Avg time (ms)The average time spent in this function and its children and external functions.
Max time (ms)The maximum time spent in this function and its children and external functions.
Min time (ms)The minimum time spent in this function and its children and external functions.
Function typeType of function - DOM, user, build-in.
URLThe URL of the source file where this function is defined.
Line numberThe line number for the beginning of this function in the source code.
Worker IdAn identifier representing a web worker that is running the particular function.

 

Inclusive and exclusive times can indicate some problems in the code. Inclusive time provides the total time of the function, and any functions called or called by its children. Exclusive time shows only the time actually spent inside that specific function. It's possible to have a very high inclusive time on a function, but the exclusive time is minimal. For example:



function boringone() {
// do some work for 250 milliseconds
}

function funone() {
// do some work for 200 milliseconds and then call boringone()
boringone();
}

function main() {
//do some work for 50 milliseconds then call funone()
funone();
}


In this example, the function "main()" is called, which works for 50 milliseconds, then calls "funone()", which takes 200 milliseconds, and then calls "boringone()", which works for 250 milliseconds before it's done. This chart shows the values that inclusive and exclusive times might show.

FunctionInclusive timeExclusive time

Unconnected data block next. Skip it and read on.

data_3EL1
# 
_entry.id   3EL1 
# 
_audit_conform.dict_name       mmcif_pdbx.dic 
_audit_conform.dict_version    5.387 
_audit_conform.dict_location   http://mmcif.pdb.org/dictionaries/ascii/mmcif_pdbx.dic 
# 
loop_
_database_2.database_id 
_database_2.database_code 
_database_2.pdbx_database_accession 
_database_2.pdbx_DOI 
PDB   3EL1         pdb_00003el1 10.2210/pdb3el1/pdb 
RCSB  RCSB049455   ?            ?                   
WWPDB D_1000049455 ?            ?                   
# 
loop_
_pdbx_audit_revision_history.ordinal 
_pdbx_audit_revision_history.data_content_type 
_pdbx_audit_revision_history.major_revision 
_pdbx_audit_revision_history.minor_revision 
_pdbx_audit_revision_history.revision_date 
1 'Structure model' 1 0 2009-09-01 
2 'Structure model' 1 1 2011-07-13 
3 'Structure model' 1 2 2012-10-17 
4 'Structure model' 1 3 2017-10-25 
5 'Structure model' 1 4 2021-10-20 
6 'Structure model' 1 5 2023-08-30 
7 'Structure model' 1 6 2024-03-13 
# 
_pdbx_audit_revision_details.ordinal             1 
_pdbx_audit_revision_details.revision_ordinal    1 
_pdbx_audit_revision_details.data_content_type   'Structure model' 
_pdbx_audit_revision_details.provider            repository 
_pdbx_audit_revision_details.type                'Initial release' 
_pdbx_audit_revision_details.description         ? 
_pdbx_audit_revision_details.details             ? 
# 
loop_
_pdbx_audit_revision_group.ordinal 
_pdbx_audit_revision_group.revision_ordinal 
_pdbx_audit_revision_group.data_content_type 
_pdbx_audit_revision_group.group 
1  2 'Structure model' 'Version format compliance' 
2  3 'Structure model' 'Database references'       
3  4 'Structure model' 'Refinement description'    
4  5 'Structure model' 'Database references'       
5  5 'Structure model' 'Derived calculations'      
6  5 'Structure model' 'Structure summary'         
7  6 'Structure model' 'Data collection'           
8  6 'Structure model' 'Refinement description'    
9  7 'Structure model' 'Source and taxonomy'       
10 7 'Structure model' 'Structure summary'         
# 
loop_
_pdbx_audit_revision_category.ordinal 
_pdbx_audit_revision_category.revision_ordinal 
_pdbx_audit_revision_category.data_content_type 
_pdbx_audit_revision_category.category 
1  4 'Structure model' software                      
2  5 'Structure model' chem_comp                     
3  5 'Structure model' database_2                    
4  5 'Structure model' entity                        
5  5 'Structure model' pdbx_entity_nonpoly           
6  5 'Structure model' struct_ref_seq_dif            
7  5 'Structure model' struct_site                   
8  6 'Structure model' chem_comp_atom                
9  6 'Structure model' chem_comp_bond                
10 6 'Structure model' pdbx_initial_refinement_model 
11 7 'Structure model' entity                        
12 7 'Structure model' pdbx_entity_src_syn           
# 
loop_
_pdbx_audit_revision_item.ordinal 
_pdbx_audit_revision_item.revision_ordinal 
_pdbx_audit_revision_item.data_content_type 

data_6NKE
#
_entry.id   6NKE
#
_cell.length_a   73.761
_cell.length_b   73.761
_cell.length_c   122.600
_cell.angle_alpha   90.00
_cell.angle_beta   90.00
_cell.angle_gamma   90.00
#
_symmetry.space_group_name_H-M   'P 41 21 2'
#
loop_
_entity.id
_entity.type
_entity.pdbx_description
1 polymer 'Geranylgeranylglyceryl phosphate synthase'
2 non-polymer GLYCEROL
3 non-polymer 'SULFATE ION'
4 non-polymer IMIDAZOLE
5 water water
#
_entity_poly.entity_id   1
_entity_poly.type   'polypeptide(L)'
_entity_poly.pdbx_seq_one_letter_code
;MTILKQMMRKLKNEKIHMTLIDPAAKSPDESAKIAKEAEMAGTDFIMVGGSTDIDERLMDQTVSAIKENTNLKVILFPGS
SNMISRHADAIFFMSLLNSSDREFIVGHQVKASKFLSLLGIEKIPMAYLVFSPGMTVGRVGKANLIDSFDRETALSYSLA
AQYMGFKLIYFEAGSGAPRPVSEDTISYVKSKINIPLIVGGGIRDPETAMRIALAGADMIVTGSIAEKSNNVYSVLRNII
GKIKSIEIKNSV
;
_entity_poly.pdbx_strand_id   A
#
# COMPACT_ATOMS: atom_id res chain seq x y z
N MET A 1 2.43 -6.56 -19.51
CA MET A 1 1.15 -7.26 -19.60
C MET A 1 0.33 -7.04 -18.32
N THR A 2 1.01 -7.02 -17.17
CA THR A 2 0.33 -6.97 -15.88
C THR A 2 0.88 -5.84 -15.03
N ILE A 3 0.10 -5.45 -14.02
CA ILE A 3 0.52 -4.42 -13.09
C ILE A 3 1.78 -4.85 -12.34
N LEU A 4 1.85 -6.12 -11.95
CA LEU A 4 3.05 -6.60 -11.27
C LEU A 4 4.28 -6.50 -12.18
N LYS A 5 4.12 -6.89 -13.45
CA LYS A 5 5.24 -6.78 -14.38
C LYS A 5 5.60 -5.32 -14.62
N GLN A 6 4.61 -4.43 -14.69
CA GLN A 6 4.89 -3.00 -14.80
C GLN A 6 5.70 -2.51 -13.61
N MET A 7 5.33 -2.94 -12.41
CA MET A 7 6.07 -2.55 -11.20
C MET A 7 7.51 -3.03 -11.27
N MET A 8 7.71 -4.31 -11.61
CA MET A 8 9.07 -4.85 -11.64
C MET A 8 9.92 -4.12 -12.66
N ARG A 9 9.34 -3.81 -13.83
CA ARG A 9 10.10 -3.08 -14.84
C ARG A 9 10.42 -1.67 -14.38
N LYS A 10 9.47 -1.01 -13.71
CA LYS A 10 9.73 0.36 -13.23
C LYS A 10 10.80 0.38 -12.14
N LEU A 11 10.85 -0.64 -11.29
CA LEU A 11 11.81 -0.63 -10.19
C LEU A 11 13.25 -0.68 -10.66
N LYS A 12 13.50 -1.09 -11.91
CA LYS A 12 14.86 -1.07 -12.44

main()500ms50ms
funone()450ms200ms
boringone()250ms250ms

 

Inclusive time for each function is the time that the function takes to run, plus all the time the functions that follow it (children) take to run. Exclusive time is only the current function's time. The "boringone()" function, as the last one in the chain, shows the same time for both.

Searching and sorting reports

Searching for functions

You can search for specific functions in reports with the Search box at the top of the Profiler tool, grouped with the Start profiling and Export data buttons.

Type all or part of a name into the Search box, then click the Search button or press Enter. All instances of the keyword are highlighted, and the report scrolls to the first occurrence. You can navigate between the matches by pressing Enter or F3 to move to the next match, and Shift + Enter or Shift + F3 for a previous match.

Sorting by columns

You can sort column the same way you sort and Excel spreadsheet or Word table.

When you sort in the Call tree report view, only the values at the top level functions are sorted. The child functions stay in their hierarchy order.

Copying and saving reports

To export directly to a comma-delimited (.csv) file, click the Export data icon (next to Start profiling button). The export function saves all rows, including the headings, while copy and paste only includes the selected rows, with no headings.

Related topics

How to use F12 Developer Tools to Debug your Webpages